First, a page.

by Brian Breth
There are different schools of thought when it comes to hiring, but the process generally takes shape in this way: there is a need, the job is advertised, resumes and portfolios are reviewed, interviews are scheduled, a decision is made, and an offer is extended. It’s fairly rudimentary, and yet there are many factors and obstacles that happen along the way that can lengthen, complicate and confuse the process.
Simply put: the hiring process starts when a need is identified. This is one of the most critical parts of the process—where your future coworker’s role is defined. If the need is not clearly defined, there will be difficulties when candidate review and selection is taking place, adding time, effort and expense to the whole process. Not to mention headaches. Ouch.
So what are some of the things that create a hiring need? In most cases, a hiring need can be identified fairly quickly – i.e. when an employee leaves the team. Organizational and/or departmental shifts in focus may also create a hiring need. At times it will be necessary to reassess your team’s structure to support the overall mission statement for the company, or for a specific project, or both. Regardless of the precipitating factors, it’s important to know who the players are on your team and what each contributes to the success of the department before you envision the role of a new team member.
Know Your Team
Having a clear understanding of individual roles and each person’s contribution to the organizational processes is vital. Without a clear understanding, you won’t know you’ve made the wrong hiring decision until after the talent has started. And nothing affects the morale of your team like having someone there who just isn’t a fit. You can do yourself a favor (and look really smart in the process) by creating what’s called a position profile. This differs from a standard job description by defining the role on a much more granular level: as it relates not only to the individual, but to the organization and beyond. The areas defined in a position profile are: overall responsibilities, position purpose, key relationships (internal and external), key accountabilities and key competencies. Position profiles can be a tool to help you determine whether or not you need to fill a vacancy. Based on what you now know of the role from the position profile, it’s best in certain situations (based on workload or other mitigating factors) to spread the responsibilities/accountabilities out to the other team members instead of actually making a new hire.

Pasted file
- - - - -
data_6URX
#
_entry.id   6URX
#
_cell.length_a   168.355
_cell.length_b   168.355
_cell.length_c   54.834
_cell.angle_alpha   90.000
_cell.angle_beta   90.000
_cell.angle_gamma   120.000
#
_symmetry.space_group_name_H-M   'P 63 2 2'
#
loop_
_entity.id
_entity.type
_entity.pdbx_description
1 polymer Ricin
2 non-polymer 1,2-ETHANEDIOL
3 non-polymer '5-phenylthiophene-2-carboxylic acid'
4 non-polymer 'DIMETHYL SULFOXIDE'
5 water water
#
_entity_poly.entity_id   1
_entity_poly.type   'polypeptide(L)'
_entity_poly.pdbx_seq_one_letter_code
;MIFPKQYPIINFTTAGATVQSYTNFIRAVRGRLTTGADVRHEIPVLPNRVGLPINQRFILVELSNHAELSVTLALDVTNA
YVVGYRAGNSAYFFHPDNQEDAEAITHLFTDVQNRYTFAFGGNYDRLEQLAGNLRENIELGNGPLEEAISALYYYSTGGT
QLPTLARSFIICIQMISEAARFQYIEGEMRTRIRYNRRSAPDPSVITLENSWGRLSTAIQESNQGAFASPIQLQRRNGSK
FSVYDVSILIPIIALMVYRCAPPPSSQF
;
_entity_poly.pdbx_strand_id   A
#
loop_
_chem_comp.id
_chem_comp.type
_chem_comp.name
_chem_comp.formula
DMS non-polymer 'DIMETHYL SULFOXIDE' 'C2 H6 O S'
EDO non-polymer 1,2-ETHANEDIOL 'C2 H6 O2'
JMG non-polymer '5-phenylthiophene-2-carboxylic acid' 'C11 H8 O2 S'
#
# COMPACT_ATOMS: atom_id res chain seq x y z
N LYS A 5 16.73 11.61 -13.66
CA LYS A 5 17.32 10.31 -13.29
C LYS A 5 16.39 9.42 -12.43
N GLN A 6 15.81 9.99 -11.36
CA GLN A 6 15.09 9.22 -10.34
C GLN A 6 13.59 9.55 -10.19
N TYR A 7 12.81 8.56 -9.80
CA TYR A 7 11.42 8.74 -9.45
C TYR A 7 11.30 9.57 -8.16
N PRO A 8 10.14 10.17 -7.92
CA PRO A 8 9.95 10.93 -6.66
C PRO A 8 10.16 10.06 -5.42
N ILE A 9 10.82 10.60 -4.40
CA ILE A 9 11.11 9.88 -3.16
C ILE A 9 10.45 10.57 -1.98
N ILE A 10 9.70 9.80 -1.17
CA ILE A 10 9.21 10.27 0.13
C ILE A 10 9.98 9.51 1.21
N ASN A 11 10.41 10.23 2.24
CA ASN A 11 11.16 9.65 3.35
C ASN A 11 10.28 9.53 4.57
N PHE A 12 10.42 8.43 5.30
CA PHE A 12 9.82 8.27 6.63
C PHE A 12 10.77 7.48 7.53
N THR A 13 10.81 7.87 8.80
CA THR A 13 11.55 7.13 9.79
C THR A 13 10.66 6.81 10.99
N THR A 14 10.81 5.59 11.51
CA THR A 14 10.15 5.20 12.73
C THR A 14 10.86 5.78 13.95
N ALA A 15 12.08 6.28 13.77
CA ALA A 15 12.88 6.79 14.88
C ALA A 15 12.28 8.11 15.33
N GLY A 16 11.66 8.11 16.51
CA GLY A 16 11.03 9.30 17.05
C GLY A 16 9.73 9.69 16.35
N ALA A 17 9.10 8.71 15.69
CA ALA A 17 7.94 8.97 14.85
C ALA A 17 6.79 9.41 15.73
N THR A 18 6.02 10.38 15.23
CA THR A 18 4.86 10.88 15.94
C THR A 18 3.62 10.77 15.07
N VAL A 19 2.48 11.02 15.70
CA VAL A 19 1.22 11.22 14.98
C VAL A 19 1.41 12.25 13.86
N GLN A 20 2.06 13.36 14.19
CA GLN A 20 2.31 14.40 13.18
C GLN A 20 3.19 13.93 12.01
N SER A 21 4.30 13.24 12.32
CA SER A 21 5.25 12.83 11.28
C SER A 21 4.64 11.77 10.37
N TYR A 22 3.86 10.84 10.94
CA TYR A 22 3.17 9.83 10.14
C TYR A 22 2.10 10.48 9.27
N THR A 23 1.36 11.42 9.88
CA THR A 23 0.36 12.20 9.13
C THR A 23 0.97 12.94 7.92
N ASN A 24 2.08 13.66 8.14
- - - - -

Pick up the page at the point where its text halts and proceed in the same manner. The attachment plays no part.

Talk To Your Team
A great way to determine your hiring needs is to be in communication with your entire team. Review what they’re working on, and get their feedback. Sometimes there are bottlenecks in parts of the workflow that aren’t visible to you. Being in communication with your team may create an opportunity to overcome any glitches in your process. It’s also a great way to stay on top of the culture of your department, as that will likely influence decision-making during candidate interviews. And you know what else? It shows the members of your team not involved in the hiring process that you care about their opinion too.
Regardless of the precipitating factors, it’s important to know who the players are on your team and what each contributes to the success of the department before you envision the role of a new team member.
1. Be aware! Knowing the factors that create a hiring need in your organization will help you be proactive in identifying your ideal candidate.
2. Know your roles! Don’t get caught trying to fit a square peg in a round hole.
3. Talk to your team! You might just learn a thing or two (or ten).
1. Read The Hiring Source Book which covers the basics of hiring, and MATCH – A Systematic, Sane Process For Hiring The Right Person Every Time.